Saadane Afif Power Chords installation

A beautiful art installation; pray they’re not programmed to play Stairway to Heaven. Saadane Afif’s Power Chords, view of the installation at the Lyon Biennial 2005. Image by Galerie Michel Rein.

Maybe it’s something about music making in the digital age, the alienation of music technology. Or maybe there’s just something fun about mechanical objects making sound on their own. Whatever it is, artists lately have been fascinated by mechanical instruments. Here’s yet another one:

French artist Saadane Afif makes sometimes-chilly installations out of musical objects, like a minimalist collection of guitars and amps, strummed by mechanical apparatus, in his piece Power Chords. Or, in art world-speak, he…

…works with notions of displacement and contrast. His pieces, vibrating with multiple meanings, function by using collusion as their driving force. He employs objects, scale models, installations, sounds, and writing to classify the unclassifiable and mirror-in the work of art itself – the dialog that arises between the viewer and the artist. This dialog is continuously fueled by various allusions and is infiltrated on every side by historic, psychological, social, and cultural elements.

It always has to be about displacement, doesn’t it? Always has to be the dialog between viewer and event? Darned art writers.

Anyway, in plain English he puts 13 guitars in a room and they play mysterious, ethereal strumming sounds as you walk through, a bit like a minimalist haunted Guitar Center.

It’s not just the guitars: he’s made his other work into musical installation. Lyrics is a radically different take on the artist retrospective: the artist is gone, and instead digital music reinterpreting his work takes its place. Lyrics are printed in bold Helvetica on the walls, and commissioned texts are reinterpreted by commissioned composers, as colored lights lead the audience around to headphones.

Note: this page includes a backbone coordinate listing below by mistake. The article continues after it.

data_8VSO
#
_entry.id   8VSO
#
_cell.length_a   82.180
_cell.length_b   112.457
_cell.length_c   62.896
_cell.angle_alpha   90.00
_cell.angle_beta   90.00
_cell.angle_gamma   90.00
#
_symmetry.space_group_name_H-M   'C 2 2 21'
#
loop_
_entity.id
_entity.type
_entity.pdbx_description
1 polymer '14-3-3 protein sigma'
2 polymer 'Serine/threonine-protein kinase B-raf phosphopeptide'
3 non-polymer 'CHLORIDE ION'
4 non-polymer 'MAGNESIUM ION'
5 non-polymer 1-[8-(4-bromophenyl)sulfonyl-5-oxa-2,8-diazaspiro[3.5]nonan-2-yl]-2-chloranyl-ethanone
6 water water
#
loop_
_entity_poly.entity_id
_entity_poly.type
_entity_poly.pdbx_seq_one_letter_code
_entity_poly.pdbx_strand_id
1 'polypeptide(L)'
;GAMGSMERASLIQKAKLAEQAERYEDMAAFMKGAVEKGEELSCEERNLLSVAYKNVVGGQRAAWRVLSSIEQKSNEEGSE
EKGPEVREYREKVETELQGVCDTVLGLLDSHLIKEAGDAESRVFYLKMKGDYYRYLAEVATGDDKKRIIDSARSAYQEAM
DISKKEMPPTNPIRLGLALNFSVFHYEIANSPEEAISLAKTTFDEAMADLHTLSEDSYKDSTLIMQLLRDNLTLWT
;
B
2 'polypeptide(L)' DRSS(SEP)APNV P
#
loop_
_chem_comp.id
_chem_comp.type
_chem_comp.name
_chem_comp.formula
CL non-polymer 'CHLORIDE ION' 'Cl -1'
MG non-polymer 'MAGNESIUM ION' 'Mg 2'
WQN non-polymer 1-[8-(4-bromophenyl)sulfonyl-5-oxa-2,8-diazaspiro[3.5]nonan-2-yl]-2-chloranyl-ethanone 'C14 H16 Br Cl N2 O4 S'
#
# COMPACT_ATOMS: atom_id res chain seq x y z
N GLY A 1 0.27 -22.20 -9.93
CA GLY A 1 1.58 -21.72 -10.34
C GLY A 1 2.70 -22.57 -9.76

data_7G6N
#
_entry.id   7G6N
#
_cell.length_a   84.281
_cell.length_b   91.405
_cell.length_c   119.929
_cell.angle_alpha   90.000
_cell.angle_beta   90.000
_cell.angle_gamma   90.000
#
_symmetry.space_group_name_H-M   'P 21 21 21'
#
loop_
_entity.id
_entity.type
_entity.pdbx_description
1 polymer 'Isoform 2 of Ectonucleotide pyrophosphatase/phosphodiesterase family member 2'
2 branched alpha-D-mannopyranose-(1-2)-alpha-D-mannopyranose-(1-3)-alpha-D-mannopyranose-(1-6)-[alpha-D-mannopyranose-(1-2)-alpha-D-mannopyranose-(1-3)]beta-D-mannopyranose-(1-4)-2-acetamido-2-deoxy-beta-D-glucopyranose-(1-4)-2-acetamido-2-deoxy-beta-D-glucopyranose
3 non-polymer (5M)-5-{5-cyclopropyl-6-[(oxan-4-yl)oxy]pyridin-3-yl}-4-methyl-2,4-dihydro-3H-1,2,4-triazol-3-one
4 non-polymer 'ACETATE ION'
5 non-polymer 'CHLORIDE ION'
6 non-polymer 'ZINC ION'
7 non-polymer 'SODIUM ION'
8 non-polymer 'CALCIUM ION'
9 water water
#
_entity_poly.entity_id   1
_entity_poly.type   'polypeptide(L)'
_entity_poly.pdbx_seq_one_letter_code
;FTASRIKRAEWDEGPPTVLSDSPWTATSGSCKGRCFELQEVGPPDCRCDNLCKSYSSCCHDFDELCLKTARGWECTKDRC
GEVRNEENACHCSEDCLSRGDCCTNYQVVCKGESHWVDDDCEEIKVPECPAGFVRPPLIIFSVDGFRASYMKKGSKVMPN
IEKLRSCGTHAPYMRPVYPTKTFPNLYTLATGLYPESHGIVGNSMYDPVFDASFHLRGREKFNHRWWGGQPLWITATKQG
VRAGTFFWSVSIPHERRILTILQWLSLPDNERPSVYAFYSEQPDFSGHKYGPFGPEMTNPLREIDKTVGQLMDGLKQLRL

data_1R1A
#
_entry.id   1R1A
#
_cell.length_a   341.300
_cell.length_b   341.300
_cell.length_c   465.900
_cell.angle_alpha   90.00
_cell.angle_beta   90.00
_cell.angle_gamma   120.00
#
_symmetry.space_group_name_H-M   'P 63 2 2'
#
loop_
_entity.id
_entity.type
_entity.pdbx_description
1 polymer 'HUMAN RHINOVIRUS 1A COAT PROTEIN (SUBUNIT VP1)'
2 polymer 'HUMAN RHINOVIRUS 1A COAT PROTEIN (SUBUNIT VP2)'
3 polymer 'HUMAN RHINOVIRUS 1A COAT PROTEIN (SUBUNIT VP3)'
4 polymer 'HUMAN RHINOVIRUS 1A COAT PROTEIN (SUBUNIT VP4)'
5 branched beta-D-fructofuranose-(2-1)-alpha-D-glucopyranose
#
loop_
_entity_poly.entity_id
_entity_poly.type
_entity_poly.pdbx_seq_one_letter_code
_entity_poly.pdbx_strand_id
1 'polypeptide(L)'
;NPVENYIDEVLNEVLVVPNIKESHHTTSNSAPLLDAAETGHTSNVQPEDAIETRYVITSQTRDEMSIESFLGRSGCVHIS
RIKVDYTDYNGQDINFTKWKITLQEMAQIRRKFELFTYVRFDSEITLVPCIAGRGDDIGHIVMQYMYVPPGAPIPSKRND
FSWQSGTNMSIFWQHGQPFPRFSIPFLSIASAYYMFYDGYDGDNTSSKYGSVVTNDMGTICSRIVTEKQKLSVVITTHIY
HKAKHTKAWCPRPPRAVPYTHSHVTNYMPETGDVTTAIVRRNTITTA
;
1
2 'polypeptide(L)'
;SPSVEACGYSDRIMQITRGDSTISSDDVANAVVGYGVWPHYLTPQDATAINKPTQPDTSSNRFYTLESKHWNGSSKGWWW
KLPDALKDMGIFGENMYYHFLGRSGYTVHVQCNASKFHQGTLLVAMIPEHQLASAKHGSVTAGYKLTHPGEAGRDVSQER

Lyrics Installation, Saadane Afif

Lyrics are transformed into art objects, too; the music plays on headphones. Lyrics, installation view, Palais de Tokyo, Paris2005. Image by Galerie Michel Rein.

Good stuff, and fertile ground for those imagining new venues for music. Now, excuse me; my phone is vibrating with multiple meanings.

Gelerie Michel Rein on Exhibition
Power Chords, monograph
Seen in the lovely Artkrush 63

  • lertica

    Look at this installation: zazobrull.blogspot.com

  • Michael Una

    Yeah, those art writers. Always talkin' about something other than what's in front of their faces.

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  • http://sidechainmusic.com Dri

    Don't forget… this work is challenging the established paradigm and pushing at the boundaries of pre-conceived artistic expression. Breaking new ground and eschewing obfuscation.

  • Saadane Afif

    In the eighties artist Remko Scha already did this very successfully, look up 'machine guitars' on Google. [..]

  • fint

    And he's repeated himself too in the work "Black Chords" for the Documenta 2007 in Kassel. Which is the same but only this time with Les Paul guitars instead of Strats. So what's the concept here … since he's repeating himself he must have a different concept drawn here. Choosing archetypal opposites like a Strat or a Les Paul or a black or white guitar signifies a dichotomy between the perceived schism of both the social and ethnicity of the viewer and the artist himself.